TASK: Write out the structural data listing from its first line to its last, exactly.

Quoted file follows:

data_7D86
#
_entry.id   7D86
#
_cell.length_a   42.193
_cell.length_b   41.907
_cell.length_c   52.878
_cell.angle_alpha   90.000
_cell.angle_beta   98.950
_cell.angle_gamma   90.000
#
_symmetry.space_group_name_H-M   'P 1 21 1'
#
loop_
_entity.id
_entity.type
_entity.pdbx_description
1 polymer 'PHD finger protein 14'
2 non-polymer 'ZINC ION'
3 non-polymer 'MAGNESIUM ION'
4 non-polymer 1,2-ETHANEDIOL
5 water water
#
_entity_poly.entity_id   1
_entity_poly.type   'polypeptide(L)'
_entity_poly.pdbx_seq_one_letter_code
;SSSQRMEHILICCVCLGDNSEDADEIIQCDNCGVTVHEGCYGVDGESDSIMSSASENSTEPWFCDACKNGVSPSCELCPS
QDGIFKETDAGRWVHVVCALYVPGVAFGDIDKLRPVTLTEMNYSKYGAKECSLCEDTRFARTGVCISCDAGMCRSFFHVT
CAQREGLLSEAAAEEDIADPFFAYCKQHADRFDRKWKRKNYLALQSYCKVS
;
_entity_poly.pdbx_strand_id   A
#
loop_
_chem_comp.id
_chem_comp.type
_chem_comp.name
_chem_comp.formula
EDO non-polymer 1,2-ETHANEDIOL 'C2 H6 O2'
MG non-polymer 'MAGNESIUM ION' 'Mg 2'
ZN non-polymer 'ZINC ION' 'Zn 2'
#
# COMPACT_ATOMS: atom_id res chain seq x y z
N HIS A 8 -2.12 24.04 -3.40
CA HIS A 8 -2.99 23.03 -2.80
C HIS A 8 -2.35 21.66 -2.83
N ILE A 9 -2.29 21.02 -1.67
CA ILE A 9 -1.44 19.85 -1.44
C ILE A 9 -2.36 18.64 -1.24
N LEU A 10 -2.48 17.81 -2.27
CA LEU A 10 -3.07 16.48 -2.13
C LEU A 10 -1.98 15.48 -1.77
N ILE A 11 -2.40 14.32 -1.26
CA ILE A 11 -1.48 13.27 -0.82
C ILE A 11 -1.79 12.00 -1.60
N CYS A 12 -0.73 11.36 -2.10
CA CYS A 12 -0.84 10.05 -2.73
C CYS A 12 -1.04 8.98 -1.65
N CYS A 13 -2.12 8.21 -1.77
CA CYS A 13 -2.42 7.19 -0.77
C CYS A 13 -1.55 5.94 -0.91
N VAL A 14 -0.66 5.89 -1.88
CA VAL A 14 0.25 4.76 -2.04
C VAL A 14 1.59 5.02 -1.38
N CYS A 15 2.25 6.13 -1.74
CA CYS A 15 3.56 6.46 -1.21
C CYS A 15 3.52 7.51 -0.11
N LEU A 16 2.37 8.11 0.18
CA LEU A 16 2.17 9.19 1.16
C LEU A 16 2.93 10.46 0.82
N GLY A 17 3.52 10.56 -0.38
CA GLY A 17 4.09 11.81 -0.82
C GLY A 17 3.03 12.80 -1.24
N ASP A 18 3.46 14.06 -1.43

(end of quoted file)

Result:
data_7D86
#
_entry.id   7D86
#
_cell.length_a   42.193
_cell.length_b   41.907
_cell.length_c   52.878
_cell.angle_alpha   90.000
_cell.angle_beta   98.950
_cell.angle_gamma   90.000
#
_symmetry.space_group_name_H-M   'P 1 21 1'
#
loop_
_entity.id
_entity.type
_entity.pdbx_description
1 polymer 'PHD finger protein 14'
2 non-polymer 'ZINC ION'
3 non-polymer 'MAGNESIUM ION'
4 non-polymer 1,2-ETHANEDIOL
5 water water
#
_entity_poly.entity_id   1
_entity_poly.type   'polypeptide(L)'
_entity_poly.pdbx_seq_one_letter_code
;SSSQRMEHILICCVCLGDNSEDADEIIQCDNCGVTVHEGCYGVDGESDSIMSSASENSTEPWFCDACKNGVSPSCELCPS
QDGIFKETDAGRWVHVVCALYVPGVAFGDIDKLRPVTLTEMNYSKYGAKECSLCEDTRFARTGVCISCDAGMCRSFFHVT
CAQREGLLSEAAAEEDIADPFFAYCKQHADRFDRKWKRKNYLALQSYCKVS
;
_entity_poly.pdbx_strand_id   A
#
loop_
_chem_comp.id
_chem_comp.type
_chem_comp.name
_chem_comp.formula
EDO non-polymer 1,2-ETHANEDIOL 'C2 H6 O2'
MG non-polymer 'MAGNESIUM ION' 'Mg 2'
ZN non-polymer 'ZINC ION' 'Zn 2'
#
# COMPACT_ATOMS: atom_id res chain seq x y z
N HIS A 8 -2.12 24.04 -3.40
CA HIS A 8 -2.99 23.03 -2.80
C HIS A 8 -2.35 21.66 -2.83
N ILE A 9 -2.29 21.02 -1.67
CA ILE A 9 -1.44 19.85 -1.44
C ILE A 9 -2.36 18.64 -1.24
N LEU A 10 -2.48 17.81 -2.27
CA LEU A 10 -3.07 16.48 -2.13
C LEU A 10 -1.98 15.48 -1.77
N ILE A 11 -2.40 14.32 -1.26
CA ILE A 11 -1.48 13.27 -0.82
C ILE A 11 -1.79 12.00 -1.60
N CYS A 12 -0.73 11.36 -2.10
CA CYS A 12 -0.84 10.05 -2.73
C CYS A 12 -1.04 8.98 -1.65
N CYS A 13 -2.12 8.21 -1.77
CA CYS A 13 -2.42 7.19 -0.77
C CYS A 13 -1.55 5.94 -0.91
N VAL A 14 -0.66 5.89 -1.88
CA VAL A 14 0.25 4.76 -2.04
C VAL A 14 1.59 5.02 -1.38
N CYS A 15 2.25 6.13 -1.74
CA CYS A 15 3.56 6.46 -1.21
C CYS A 15 3.52 7.51 -0.11
N LEU A 16 2.37 8.11 0.18
CA LEU A 16 2.17 9.19 1.16
C LEU A 16 2.93 10.46 0.82
N GLY A 17 3.52 10.56 -0.38
CA GLY A 17 4.09 11.81 -0.82
C GLY A 17 3.03 12.80 -1.24
N ASP A 18 3.46 14.06 -1.43